In 1309 John (1), the son of Stephen de Akolte (Acholt) transferred **[see below] to John (2), the son of Thomas de Akholte, and Lucia, his mother, the ownership a windmill [unum molendinum ventifluim] in the parish of Nonington. The mill was recorded as being situated “in the parish of Nonyngton, near Holestrete [Holt Street] on Freydviles land [the manor of Fredville]”, and with it came two shillings [10 pence] and two hens annual free rent [duos solidos et duas gallinas de libere redditu] from Thomas le Kete of Holestrete, who was presumably the miller. The Fredvile land in question was almost certainly a part of Cookys, now known as Cooks Hill.
In the 1440’s there was a protracted and convoluted dispute over ownership of land in and around Akholte along with subsidiary property in Womenswold, Nonington [Cookys or Cooks Hill, Chillenden [Chillenden Court, part of the Manor of Hame (Hamill)] and Rowling. It was resolved in 1448 when the disputed land and property was divided amongst several claimants.
** “Carta qua Johannes Filius Stephani de Akholte, concedit Johanni filio Thomae de Akholte et Lucie matri ejusdem, unum molendinum ventifluim (venti fluim) in paroch de Nonyngton juxta Holestrete in ter(re) de Freydvile,et duos solidos et duas gallinas de libere redditu, a Thoma le Kete de Holestrete annuatin debite tenend praedictus Johanni et Lucine et herdibus Johannis de corpore procreates; quimbus deficientibus Thomas fratri dicti Johannis filii Thomas de Akolte, et heribus suis, quibus deficient praedicto Johanni fili Stephani de Akolte et heredibus suis per servitia inde annuatum debita. Et pro hac confirmatione Johannes Fil Thomae et Lucia dederunt Johhani fil Stephani xx marc sterling in gersuman. Test Thomas de Godwynstone, Thomas de Akholte, Johanne de Akholte et aliis. Et quia Johannes de Akholte infra aetatem est, et proprium sigillum non habet, sigillum Johannis de Grenehelle apposuit huic scripte Dat. 3 Edw II (1309-10)”
“Charter of John, son of Stephen de Akolte, granting to John, son of Thomas de Akholte and Lucy, the mother of the same, one wind mill in the parish of Nonyngton, near Holestrete [Holt Street] on Freydviles land [the manor of Fredville], and two shillings and two hens free rent, annually from Thomas le Kete of Holestrete, held of the aforesaid John and Lucy and the heirs of John ect ., by the services due annually. In confirmation of this John, son of Stephen received 20 marks (£.12.13s 4d) sterling in gersuman from John and Lucy.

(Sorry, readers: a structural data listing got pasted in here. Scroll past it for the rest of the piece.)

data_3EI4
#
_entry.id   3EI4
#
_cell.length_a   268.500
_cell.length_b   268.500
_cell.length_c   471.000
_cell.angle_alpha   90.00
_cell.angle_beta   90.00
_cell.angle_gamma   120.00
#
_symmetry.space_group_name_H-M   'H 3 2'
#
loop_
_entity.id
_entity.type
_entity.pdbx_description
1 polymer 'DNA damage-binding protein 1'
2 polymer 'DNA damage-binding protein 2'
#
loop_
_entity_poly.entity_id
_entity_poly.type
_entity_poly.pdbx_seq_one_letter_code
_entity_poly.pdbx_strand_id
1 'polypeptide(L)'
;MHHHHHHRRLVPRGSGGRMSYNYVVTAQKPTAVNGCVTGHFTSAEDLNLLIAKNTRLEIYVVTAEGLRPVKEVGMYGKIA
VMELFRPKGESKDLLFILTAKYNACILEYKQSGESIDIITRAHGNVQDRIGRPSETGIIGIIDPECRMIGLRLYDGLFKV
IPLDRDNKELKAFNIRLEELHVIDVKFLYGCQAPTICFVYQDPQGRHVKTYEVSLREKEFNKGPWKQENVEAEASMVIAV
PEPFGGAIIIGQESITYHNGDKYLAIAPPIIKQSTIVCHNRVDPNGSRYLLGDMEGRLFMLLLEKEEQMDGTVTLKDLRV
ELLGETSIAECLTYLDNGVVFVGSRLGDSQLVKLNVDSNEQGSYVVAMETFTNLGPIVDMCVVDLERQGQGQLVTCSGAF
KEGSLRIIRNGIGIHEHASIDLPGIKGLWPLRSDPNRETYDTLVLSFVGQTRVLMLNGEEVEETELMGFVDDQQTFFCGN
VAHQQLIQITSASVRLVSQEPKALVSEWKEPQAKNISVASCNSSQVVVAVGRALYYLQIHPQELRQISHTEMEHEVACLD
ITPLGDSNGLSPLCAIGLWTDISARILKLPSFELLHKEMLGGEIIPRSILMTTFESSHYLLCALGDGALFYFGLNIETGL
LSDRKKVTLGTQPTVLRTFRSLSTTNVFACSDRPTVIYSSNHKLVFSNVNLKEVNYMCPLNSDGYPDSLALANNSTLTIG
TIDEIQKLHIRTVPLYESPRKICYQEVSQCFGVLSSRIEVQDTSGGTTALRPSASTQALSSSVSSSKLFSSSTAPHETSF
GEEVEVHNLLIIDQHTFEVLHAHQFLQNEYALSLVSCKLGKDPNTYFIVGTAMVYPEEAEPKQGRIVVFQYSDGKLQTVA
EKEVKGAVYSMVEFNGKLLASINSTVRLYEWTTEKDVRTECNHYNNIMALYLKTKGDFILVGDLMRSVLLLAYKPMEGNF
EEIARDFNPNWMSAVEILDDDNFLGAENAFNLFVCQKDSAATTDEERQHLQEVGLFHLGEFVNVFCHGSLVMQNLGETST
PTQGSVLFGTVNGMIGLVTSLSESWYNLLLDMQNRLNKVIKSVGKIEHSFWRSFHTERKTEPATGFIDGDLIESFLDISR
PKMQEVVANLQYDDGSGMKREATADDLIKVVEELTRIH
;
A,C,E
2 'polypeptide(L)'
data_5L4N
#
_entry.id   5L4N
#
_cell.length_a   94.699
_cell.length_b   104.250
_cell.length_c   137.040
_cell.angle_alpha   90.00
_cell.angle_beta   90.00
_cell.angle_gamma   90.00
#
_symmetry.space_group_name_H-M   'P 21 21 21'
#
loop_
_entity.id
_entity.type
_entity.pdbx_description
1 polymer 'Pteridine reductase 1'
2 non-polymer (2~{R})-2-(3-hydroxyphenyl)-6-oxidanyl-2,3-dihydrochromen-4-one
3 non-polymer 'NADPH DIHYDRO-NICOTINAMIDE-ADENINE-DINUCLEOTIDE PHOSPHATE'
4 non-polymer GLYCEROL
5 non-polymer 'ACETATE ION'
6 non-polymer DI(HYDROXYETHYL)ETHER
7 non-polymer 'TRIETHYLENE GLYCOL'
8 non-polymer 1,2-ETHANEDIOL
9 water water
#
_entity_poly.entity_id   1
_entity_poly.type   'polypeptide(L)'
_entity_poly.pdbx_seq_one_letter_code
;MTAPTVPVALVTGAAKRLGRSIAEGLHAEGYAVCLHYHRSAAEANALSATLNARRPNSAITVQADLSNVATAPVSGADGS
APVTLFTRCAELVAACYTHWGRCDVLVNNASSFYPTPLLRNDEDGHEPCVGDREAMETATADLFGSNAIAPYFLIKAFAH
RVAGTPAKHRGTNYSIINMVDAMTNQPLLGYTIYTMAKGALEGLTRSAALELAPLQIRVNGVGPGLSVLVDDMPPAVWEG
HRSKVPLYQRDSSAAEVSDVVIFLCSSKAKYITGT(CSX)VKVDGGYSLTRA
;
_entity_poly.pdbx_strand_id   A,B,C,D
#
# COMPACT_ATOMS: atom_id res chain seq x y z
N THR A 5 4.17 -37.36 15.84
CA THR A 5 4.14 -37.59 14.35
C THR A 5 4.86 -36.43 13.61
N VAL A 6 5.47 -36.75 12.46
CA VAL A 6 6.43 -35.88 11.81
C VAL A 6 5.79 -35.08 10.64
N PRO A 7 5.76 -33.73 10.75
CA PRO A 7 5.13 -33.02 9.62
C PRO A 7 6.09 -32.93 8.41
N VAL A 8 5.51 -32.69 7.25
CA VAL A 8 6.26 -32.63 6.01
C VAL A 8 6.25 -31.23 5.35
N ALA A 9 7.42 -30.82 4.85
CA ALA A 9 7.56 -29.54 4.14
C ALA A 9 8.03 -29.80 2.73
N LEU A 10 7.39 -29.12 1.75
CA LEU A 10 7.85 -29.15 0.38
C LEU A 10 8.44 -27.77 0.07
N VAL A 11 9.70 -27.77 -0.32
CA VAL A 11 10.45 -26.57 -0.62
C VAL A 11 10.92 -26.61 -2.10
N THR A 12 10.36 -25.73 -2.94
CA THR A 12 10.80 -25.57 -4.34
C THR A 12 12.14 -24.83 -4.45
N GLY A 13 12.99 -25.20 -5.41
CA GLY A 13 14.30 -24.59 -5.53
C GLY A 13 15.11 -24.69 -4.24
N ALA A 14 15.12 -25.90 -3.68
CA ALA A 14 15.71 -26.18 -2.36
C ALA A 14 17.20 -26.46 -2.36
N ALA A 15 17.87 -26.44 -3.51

Witnessed by Thomas de Godwynstone, Thomas de Akholte, John de Akholte and others. And because John de Akholte was under age and does not have his own seal, he signed under the seal of John de Grenehelle”.
Dated 3 Edward II (1309-10)
Gersuman was a fee paid to the lord of the manor when the ownership of property on his manor was transferred. At this time John Colkyn held the Manor of Fredville).
The windmill would have almost certainly been located just to the north-west of the old Snowdown Collier pit-head baths, canteen, and car park on the brow of the hill on the west side of the road up from Holt Street. The site would have been well served by roads to Ackholt, Holt Street in Nonington, and to Womenswold and Woolege Green. As can be seen on the annotated 1859 Poor Law Commisioners map below, the road up from Ackholt which now joins the main road from Holt Street on the south side of Snowdown railway bridge then joined the Holt Street road some two hundred yards or so closer to Holt Street approximately where the gate now goes into the field at the north-east end of the old colliery car park. The road was re-routed when the railway line through the parish of Nonington was actually built in 1860-61, over a year after the survey for the map was made. The map shows the land then owned by the L.C.D.R. company in order that Poor Law rates could be charged to them.
In 1341 John de Acholte granted the mill along with other property and rents in Nonyngton, Rollynge (Rolling) and Wimelyngewelde (Womenswold) near Crodewode (Crudeswood or Curleswood) to Peter Heyward. After this transfer there is no presently known reference to this mill, so it would appear to have gone out of service and was not replaced.
These early post mills were usually constructed with two crossed beams resting on the ground and four angled beams coming up to support a central post, usually wooden, around which the superstructure of the mill was built. These cross beams were often buried stop the mill blowing away in a storm. This style of construction allowed the mill to be turned to face the wind by using a long beam attached horizontally to the body of the mill. Often the windmills were built on a specially constructed mound, although sometimes an existing barrow (burial mound) was used, to increase exposure to the wind. The sails on the early mills were sometimes only six or seven feet long, much smaller than those on later mills.